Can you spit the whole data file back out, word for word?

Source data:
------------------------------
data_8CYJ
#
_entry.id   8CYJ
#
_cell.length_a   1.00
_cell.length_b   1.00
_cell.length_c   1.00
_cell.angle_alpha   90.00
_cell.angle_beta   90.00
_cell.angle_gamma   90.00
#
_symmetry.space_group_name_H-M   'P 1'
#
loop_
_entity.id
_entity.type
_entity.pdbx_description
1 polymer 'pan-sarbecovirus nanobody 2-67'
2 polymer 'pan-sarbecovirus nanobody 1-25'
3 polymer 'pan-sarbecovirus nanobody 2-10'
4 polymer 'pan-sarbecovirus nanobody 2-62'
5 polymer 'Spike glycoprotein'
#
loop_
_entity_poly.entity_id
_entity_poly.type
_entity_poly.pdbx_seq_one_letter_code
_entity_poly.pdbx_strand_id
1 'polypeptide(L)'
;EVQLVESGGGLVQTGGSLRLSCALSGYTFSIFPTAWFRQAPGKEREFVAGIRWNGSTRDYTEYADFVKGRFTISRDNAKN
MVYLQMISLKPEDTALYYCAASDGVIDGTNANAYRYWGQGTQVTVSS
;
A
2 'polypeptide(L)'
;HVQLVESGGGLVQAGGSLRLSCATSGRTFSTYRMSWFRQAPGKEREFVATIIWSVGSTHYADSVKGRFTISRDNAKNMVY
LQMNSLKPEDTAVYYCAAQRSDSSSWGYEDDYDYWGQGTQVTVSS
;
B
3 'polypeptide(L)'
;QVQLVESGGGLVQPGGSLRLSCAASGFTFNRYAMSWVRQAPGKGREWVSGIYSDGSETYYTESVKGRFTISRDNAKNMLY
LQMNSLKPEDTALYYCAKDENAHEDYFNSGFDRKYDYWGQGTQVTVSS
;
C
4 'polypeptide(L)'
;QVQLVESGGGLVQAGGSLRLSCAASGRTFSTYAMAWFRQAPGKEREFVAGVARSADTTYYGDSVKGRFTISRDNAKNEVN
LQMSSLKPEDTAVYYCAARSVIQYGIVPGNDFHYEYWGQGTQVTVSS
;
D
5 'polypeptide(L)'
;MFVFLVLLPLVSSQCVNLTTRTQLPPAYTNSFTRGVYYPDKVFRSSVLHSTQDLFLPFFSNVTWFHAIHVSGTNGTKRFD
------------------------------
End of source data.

data_8CYJ
#
_entry.id   8CYJ
#
_cell.length_a   1.00
_cell.length_b   1.00
_cell.length_c   1.00
_cell.angle_alpha   90.00
_cell.angle_beta   90.00
_cell.angle_gamma   90.00
#
_symmetry.space_group_name_H-M   'P 1'
#
loop_
_entity.id
_entity.type
_entity.pdbx_description
1 polymer 'pan-sarbecovirus nanobody 2-67'
2 polymer 'pan-sarbecovirus nanobody 1-25'
3 polymer 'pan-sarbecovirus nanobody 2-10'
4 polymer 'pan-sarbecovirus nanobody 2-62'
5 polymer 'Spike glycoprotein'
#
loop_
_entity_poly.entity_id
_entity_poly.type
_entity_poly.pdbx_seq_one_letter_code
_entity_poly.pdbx_strand_id
1 'polypeptide(L)'
;EVQLVESGGGLVQTGGSLRLSCALSGYTFSIFPTAWFRQAPGKEREFVAGIRWNGSTRDYTEYADFVKGRFTISRDNAKN
MVYLQMISLKPEDTALYYCAASDGVIDGTNANAYRYWGQGTQVTVSS
;
A
2 'polypeptide(L)'
;HVQLVESGGGLVQAGGSLRLSCATSGRTFSTYRMSWFRQAPGKEREFVATIIWSVGSTHYADSVKGRFTISRDNAKNMVY
LQMNSLKPEDTAVYYCAAQRSDSSSWGYEDDYDYWGQGTQVTVSS
;
B
3 'polypeptide(L)'
;QVQLVESGGGLVQPGGSLRLSCAASGFTFNRYAMSWVRQAPGKGREWVSGIYSDGSETYYTESVKGRFTISRDNAKNMLY
LQMNSLKPEDTALYYCAKDENAHEDYFNSGFDRKYDYWGQGTQVTVSS
;
C
4 'polypeptide(L)'
;QVQLVESGGGLVQAGGSLRLSCAASGRTFSTYAMAWFRQAPGKEREFVAGVARSADTTYYGDSVKGRFTISRDNAKNEVN
LQMSSLKPEDTAVYYCAARSVIQYGIVPGNDFHYEYWGQGTQVTVSS
;
D
5 'polypeptide(L)'
;MFVFLVLLPLVSSQCVNLTTRTQLPPAYTNSFTRGVYYPDKVFRSSVLHSTQDLFLPFFSNVTWFHAIHVSGTNGTKRFD